Its low, beamy design makes it rock steady. On a recent 30-degree day, the wheelhouse was toasty warm and quiet despite the powerful diesel engine. Engineer Ed Devine of Bellmawr, who keeps everything running, was dressed in a T-shirt.
Only the deckhand, 19-year-old John Bissinger of Cochranville, Pa., worked outside hauling wet, heavy lines linking the tug to whatever it is moving.
The Brooklyn is one of three tractor tugs on the river. Though it looks like a conventional tug with rounded edges wrapped in rubber tires, it has, instead of a rudder, bronze propellers that rotate 360 degrees. This allows the boat to move sideways, giving the captain more maneuverability. Its value is estimated at $6 million.
An average captain earns between $60,000 and $70,000 a year, said Frank Huesser, vice president of McAllister. Deckhands, who do all the grunt work, including cleaning the tug inside and out and running food and drink to the captain, earn $140 for a 24-hour day. Each crew member receives a $14 per diem for food.
"Getting people to work on the river gets harder and harder these days. We welcome women and have had a few, but it's a rough man's world and few people physically can handle being a deckhand," said Huesser.
Women are rare on tugs, yet the river is rife with tugs named Susan, Vicki, Theresa, Elizabeth and Nancy.
Tug work was unionized until a bitter strike along the East Coast in 1987. After that the industry became less attractive, said Muesser.
But McAllister perseveres. Headquartered in Manhattan, the company will move its Delaware River fleet of five tugs next month from Philadelphia to the Gloucester Marine Terminal in Gloucester City.
And to survive, McAllister and its competition are juggling a couple of competing trends.
Larger ships mean fewer ships, therefore less escort work for tugs. Some ships, particularly passenger cruise ships, are equipped with automatic bow and stern thrusters which eliminate the need for tugs.
At the same time heightened security issues and increased demand for foreign goods tend to generate more work for tugs.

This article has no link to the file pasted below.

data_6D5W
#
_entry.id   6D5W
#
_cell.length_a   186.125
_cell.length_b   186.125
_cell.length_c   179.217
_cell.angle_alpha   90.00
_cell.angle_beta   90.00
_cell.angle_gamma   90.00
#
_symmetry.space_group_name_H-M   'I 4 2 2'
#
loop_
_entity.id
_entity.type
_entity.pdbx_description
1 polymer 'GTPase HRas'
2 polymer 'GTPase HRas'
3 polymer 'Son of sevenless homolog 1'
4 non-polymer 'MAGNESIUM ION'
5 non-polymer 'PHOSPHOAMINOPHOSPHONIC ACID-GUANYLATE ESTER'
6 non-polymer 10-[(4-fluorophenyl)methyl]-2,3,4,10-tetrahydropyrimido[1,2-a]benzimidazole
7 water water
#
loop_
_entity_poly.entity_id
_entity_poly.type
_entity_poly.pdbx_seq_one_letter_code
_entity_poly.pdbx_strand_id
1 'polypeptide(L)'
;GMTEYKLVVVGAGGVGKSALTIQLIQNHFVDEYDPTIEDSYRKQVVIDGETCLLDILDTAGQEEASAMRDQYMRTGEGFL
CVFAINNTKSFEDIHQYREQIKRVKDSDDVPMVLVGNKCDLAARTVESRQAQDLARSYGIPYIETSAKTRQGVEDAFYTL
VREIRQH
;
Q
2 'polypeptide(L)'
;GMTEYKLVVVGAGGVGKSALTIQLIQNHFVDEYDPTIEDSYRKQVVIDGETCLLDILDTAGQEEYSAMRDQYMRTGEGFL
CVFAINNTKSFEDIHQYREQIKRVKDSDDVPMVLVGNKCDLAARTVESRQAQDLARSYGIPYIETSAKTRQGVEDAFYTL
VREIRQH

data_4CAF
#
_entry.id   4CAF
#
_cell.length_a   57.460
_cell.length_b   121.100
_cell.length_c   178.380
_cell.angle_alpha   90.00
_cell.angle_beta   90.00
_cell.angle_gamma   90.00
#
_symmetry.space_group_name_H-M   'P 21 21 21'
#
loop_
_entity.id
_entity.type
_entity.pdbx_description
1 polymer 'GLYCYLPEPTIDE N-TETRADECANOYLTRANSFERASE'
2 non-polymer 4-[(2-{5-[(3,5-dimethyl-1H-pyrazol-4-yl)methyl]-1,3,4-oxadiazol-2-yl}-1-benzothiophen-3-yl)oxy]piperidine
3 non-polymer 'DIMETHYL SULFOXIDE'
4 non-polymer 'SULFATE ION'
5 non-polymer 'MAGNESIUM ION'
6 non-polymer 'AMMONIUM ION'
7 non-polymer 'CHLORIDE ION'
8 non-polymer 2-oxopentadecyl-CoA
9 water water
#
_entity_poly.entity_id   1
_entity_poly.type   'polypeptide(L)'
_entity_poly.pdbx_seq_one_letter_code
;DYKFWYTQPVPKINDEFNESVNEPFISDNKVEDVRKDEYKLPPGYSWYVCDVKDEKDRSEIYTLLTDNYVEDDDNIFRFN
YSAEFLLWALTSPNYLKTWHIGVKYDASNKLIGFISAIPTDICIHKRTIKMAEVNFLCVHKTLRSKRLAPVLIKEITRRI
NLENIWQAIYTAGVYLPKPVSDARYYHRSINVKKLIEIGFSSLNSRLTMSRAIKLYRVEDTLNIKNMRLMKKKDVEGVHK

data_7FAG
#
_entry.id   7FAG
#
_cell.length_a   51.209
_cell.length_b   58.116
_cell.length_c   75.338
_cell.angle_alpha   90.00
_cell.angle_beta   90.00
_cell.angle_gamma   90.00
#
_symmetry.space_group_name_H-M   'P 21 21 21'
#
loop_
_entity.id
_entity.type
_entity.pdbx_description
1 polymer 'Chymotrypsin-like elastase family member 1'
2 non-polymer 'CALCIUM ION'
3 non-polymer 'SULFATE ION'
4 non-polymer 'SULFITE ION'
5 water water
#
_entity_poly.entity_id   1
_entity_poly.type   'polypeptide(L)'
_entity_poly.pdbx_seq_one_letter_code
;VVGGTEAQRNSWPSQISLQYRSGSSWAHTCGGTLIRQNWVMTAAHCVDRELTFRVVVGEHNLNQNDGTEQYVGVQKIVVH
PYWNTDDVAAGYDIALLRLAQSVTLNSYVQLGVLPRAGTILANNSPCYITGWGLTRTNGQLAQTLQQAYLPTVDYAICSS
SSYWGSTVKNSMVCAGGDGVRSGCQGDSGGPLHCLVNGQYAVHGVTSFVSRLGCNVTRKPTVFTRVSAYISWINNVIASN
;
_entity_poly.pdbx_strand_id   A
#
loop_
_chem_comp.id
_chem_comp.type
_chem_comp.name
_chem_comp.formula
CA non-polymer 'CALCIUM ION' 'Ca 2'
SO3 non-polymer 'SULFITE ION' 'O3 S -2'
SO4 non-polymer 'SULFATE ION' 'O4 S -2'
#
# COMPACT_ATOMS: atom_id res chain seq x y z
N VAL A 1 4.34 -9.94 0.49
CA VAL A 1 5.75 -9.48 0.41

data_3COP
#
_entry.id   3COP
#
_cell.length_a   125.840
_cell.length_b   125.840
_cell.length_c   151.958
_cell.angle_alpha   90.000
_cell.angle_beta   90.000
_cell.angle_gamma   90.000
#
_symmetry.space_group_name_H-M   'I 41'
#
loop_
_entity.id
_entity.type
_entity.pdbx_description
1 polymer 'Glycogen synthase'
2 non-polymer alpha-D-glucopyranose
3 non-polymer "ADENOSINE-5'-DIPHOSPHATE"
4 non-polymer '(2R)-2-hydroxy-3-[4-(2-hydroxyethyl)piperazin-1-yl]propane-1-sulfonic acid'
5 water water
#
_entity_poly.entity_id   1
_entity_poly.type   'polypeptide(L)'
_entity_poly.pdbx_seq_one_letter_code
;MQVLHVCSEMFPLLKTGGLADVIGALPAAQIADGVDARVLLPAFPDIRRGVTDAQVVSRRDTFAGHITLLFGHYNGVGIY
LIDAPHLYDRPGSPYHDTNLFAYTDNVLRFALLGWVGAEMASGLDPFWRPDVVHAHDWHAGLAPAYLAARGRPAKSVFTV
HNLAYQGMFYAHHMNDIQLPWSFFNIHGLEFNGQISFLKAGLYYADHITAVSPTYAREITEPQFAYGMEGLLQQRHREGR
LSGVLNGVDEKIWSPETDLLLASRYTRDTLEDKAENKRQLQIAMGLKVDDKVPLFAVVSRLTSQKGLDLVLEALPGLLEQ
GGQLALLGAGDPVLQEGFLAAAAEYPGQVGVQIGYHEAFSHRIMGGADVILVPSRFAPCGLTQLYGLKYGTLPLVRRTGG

Because of all the bridges along the Delaware and the density of the population, few ship moves happen without tugs.
The Brooklyn's first job last week was to undock a Panamanian ship carrying 21,000 tons of steel slabs at Packer Avenue Terminal in Philadelphia and escort it 26 miles north to Kinder Morgan, a steel distribution center in Fairless Hills, Pa. Local regulations require the ship to be escorted by one tug with another standing by for docking at the destination.
It was during the docking at Kinder Morgan that the 4,200-horsepower of the Brooklyn was most evident.
About 2.5 miles before the dock, Brooklyn attached itself on the port side of the Lioness C and a companion tug took the starboard. Together they managed to slow the ship so it could approach the dock at a reasonable speed. Ships loose their steering power when traveling at speeds under 5 miles per hour.
The 3-hour routine trip under more than six bridges took four hours because the channel was blocked temporarily by a barge loaded with coal. Its tug -- not a McAllister -- had broken down.
On the return trip, the Brooklyn was scheduled to move a sludge barge from a treatment plant in Philadelphia to a dumping ground near the Schuylkill River.
Joseph Balzano, executive director of the South Jersey Port Corporation, said tug boats prove size does not matter.
"When you see those tugs pushing those huge ships around, I always think of the "Little Engine that Could.' They are amazing machines," said Balzano.